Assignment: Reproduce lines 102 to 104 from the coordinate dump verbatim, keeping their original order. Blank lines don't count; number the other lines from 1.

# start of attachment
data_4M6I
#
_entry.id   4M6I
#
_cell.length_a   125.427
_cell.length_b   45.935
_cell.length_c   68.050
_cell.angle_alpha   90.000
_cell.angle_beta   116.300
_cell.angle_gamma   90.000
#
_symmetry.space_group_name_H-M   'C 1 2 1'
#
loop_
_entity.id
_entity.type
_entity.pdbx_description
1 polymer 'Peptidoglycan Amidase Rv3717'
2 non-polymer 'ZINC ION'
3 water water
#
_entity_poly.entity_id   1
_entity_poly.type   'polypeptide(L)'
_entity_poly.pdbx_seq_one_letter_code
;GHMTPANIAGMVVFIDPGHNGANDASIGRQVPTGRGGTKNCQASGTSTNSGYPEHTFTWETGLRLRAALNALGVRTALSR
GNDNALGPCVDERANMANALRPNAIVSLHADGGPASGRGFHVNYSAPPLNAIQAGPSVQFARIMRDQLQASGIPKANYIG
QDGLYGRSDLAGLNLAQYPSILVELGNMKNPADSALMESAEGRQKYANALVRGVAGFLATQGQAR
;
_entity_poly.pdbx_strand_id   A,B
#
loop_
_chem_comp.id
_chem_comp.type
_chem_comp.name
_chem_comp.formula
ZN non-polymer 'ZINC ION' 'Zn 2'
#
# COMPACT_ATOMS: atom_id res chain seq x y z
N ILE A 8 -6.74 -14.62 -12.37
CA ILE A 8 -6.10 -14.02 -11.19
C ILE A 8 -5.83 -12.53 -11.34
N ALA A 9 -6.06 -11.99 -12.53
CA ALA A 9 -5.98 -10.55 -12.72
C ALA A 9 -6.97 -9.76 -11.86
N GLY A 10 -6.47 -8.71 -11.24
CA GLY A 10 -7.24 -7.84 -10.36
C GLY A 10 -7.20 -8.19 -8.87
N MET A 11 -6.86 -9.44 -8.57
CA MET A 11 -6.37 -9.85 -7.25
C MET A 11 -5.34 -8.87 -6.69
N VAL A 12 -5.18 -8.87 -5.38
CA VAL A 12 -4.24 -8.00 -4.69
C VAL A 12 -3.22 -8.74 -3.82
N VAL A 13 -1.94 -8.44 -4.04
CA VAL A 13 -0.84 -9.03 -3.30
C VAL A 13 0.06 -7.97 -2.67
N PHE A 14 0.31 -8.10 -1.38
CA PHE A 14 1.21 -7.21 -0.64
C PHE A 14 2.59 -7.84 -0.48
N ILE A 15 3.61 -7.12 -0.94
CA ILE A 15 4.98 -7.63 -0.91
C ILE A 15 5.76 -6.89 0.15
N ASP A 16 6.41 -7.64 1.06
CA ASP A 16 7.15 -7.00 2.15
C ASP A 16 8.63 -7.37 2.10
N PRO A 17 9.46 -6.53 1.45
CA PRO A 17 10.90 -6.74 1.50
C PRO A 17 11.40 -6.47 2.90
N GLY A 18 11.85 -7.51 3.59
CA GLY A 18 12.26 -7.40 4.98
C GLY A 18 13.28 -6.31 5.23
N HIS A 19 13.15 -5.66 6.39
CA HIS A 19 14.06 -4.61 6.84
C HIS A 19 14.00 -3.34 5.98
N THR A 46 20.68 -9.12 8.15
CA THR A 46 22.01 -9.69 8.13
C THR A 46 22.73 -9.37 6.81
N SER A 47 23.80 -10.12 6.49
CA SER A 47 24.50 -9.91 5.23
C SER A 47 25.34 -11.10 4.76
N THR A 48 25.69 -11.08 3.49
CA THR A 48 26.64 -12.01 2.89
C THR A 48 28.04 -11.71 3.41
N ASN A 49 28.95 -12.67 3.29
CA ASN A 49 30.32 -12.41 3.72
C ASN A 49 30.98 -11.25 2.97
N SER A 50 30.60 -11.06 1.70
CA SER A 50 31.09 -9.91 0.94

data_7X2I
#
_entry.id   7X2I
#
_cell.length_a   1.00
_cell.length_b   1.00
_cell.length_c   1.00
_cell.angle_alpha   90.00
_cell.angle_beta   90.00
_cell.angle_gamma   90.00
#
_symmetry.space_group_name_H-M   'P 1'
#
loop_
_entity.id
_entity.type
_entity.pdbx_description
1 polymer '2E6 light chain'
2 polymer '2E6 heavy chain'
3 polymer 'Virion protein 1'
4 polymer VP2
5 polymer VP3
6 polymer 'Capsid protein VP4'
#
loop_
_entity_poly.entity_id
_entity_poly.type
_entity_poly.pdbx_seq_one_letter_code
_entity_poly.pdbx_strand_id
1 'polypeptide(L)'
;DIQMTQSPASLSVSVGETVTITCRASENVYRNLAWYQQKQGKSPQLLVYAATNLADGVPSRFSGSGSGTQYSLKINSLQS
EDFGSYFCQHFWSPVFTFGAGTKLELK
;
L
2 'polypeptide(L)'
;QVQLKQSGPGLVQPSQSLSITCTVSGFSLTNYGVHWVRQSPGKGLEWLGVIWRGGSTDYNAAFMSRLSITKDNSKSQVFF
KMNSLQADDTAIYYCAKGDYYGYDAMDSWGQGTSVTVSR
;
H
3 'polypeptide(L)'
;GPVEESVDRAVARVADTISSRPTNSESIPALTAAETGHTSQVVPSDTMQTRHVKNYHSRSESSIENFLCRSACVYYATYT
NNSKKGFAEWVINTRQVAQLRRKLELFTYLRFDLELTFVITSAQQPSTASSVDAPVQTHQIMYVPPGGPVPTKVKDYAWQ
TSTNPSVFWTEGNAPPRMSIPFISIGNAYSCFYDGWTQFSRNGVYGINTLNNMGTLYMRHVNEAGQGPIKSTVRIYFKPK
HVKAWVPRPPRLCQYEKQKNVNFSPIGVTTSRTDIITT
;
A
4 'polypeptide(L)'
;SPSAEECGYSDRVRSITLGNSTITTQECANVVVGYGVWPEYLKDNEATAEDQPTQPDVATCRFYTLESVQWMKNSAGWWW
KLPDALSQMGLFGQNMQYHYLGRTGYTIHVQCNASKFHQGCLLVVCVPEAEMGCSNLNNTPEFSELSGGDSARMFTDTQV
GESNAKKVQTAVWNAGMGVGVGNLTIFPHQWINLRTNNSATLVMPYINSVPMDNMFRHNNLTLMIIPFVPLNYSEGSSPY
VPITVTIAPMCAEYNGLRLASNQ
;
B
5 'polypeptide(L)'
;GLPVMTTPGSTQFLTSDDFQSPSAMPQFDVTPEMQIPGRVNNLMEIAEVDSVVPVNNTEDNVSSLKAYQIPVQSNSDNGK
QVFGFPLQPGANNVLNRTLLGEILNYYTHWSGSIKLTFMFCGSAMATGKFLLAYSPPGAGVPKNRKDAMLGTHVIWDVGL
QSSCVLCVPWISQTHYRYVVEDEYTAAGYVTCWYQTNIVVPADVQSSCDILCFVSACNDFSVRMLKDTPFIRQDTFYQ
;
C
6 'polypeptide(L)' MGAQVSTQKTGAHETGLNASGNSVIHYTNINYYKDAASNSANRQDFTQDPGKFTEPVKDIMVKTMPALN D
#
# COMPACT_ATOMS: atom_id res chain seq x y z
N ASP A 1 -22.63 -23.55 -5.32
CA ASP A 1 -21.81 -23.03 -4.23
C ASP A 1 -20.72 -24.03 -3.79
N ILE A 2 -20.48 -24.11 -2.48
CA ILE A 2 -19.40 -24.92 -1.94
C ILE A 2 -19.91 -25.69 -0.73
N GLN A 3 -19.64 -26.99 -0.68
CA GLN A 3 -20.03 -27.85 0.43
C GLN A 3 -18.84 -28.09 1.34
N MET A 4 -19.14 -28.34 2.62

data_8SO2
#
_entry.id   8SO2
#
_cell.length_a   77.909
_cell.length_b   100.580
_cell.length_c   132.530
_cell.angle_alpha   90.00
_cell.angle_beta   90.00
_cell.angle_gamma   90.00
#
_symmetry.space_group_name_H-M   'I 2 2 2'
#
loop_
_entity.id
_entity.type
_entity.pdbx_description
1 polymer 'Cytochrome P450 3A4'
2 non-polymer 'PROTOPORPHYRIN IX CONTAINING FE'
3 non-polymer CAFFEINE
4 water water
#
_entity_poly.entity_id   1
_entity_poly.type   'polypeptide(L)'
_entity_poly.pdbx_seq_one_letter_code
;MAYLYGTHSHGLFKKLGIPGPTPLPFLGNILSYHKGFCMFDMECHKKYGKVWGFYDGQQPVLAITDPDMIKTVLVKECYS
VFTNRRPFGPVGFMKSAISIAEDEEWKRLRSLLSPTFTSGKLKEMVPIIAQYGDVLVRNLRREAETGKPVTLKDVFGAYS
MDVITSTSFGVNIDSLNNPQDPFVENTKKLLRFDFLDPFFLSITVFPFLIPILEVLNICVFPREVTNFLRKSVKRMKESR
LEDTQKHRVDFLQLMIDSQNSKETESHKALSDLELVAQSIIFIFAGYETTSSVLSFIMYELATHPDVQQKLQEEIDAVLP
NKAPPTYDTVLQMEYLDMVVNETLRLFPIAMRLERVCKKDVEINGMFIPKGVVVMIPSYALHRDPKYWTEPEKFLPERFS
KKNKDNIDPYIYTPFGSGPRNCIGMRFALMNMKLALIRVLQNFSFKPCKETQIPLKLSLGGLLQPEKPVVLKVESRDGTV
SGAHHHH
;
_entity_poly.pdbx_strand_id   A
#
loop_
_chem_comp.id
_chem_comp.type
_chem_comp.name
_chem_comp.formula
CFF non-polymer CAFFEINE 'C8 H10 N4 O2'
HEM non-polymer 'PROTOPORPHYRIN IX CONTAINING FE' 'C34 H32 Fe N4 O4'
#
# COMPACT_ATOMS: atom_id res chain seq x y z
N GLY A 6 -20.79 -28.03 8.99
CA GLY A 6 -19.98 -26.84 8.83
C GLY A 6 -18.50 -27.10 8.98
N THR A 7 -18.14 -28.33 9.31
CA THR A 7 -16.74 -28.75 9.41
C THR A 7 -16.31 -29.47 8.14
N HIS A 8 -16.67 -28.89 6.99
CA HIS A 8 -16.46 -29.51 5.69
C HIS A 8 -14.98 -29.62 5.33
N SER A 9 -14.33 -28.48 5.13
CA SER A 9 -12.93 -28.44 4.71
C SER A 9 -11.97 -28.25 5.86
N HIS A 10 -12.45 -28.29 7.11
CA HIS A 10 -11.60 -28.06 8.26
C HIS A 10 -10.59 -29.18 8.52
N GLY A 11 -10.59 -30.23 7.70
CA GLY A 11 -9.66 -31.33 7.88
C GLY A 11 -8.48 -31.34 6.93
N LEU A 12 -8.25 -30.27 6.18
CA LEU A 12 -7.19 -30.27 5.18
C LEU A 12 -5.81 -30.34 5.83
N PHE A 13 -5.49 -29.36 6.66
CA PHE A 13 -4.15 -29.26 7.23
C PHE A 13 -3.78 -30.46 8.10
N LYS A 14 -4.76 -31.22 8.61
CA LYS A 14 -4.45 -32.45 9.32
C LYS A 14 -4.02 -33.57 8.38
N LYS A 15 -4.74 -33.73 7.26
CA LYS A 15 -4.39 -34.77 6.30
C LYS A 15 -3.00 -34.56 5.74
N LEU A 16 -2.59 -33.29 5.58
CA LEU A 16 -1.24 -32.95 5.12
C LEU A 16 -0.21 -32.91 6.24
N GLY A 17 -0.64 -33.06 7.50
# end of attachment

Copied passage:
loop_
_entity.id
_entity.type